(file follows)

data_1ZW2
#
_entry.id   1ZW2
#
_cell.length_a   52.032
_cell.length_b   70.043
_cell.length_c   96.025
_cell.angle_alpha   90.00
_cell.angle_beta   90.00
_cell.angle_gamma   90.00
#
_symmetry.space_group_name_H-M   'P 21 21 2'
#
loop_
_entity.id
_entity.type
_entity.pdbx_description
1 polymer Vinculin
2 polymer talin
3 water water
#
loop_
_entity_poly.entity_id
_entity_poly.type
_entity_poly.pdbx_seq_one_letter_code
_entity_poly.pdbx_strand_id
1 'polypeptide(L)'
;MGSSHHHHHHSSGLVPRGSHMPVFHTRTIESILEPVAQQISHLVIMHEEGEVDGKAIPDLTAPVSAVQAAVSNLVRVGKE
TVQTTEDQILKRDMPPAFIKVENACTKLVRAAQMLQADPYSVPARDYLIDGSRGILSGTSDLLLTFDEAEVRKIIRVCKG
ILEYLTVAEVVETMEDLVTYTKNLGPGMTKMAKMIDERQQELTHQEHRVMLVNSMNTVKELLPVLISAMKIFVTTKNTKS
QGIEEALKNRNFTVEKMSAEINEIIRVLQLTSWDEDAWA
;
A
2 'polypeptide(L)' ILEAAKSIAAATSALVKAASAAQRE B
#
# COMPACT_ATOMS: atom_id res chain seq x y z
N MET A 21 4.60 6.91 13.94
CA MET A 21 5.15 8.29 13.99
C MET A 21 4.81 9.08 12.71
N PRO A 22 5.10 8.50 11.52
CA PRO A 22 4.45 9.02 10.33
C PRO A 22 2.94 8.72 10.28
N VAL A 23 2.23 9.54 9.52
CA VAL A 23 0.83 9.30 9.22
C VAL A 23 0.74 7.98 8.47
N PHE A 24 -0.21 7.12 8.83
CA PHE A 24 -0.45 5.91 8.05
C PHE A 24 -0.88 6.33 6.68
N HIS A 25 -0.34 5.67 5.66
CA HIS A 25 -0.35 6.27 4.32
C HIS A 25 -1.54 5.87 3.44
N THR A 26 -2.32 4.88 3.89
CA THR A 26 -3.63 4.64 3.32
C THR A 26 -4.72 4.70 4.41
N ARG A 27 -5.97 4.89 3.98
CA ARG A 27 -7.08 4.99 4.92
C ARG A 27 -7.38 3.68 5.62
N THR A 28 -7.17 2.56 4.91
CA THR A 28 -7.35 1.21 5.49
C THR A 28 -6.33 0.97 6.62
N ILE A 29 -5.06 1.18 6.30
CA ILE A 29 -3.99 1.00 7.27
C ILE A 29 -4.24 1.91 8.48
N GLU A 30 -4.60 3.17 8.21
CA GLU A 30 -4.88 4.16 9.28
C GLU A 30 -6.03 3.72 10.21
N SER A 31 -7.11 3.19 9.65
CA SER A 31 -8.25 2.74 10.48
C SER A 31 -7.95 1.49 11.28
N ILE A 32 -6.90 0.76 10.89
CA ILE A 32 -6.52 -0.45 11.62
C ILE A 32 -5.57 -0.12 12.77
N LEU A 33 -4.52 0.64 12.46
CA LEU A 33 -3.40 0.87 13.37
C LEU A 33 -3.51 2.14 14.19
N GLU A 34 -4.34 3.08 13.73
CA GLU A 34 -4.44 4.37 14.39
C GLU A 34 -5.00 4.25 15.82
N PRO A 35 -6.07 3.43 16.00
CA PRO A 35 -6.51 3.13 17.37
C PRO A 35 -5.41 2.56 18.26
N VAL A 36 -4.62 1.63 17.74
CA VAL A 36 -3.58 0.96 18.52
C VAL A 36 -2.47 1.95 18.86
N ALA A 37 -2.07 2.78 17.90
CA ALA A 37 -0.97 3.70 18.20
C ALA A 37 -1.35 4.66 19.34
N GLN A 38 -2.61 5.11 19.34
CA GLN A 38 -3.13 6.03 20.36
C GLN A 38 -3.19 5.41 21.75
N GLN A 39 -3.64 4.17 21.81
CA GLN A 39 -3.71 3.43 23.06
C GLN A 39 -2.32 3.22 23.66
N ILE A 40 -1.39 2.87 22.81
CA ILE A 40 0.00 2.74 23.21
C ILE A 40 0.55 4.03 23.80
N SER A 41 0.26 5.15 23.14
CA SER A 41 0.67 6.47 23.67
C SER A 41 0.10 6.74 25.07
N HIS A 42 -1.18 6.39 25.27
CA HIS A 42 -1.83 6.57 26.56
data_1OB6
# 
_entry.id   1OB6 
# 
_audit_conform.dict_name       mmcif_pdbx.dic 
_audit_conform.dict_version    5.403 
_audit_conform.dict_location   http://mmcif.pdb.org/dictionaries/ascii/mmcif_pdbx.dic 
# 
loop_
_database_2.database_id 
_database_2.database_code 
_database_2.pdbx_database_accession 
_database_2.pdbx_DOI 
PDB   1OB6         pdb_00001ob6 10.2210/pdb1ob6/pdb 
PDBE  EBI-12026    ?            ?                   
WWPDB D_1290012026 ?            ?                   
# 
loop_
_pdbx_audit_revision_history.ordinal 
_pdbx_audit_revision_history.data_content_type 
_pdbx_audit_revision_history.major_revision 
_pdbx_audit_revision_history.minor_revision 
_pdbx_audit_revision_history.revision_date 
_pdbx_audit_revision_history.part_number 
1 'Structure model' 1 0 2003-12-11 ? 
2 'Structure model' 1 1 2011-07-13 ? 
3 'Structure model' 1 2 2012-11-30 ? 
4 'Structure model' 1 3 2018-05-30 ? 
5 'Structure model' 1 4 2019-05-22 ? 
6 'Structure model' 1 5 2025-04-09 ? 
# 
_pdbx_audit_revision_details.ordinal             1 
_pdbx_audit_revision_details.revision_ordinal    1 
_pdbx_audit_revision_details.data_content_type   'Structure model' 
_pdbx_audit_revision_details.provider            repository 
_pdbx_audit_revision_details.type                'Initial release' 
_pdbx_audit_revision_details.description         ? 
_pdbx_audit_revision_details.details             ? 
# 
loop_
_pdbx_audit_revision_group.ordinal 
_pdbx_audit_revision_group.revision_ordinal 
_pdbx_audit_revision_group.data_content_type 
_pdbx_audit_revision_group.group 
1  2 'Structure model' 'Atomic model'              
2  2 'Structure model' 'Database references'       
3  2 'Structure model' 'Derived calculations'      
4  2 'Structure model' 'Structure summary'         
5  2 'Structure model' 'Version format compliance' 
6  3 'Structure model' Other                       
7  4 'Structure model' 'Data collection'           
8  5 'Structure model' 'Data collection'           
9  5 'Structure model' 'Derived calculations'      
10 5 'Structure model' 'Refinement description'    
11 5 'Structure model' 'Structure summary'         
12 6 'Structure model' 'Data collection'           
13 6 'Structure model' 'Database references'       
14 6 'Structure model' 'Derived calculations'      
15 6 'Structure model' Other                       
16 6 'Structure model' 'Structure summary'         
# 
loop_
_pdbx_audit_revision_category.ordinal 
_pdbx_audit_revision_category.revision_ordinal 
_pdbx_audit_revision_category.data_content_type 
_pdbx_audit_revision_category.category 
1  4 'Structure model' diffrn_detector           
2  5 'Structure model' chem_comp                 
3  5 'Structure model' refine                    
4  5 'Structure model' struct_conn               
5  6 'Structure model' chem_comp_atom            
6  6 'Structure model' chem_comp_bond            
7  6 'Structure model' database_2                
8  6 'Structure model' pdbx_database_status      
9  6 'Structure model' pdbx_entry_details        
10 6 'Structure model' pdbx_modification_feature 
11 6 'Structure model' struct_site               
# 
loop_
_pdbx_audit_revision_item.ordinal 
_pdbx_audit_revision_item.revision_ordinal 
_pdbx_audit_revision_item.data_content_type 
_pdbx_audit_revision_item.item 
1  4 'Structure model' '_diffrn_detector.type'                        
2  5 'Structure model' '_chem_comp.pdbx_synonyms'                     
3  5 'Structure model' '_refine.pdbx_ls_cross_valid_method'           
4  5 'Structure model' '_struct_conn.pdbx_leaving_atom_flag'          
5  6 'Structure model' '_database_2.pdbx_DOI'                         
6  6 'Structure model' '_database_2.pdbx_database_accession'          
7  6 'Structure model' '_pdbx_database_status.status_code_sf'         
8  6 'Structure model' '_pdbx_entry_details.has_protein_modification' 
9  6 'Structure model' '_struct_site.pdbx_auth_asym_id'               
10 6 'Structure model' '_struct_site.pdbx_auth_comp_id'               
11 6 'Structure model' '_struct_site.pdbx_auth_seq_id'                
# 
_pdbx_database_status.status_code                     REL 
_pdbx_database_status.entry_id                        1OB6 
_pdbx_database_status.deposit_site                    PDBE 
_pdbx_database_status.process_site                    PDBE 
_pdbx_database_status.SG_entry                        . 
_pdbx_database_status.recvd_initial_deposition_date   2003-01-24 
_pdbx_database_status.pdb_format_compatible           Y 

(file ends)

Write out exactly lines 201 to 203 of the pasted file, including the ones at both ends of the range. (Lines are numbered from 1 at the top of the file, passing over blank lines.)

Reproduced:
_pdbx_database_status.SG_entry                        . 
_pdbx_database_status.recvd_initial_deposition_date   2003-01-24 
_pdbx_database_status.pdb_format_compatible           Y 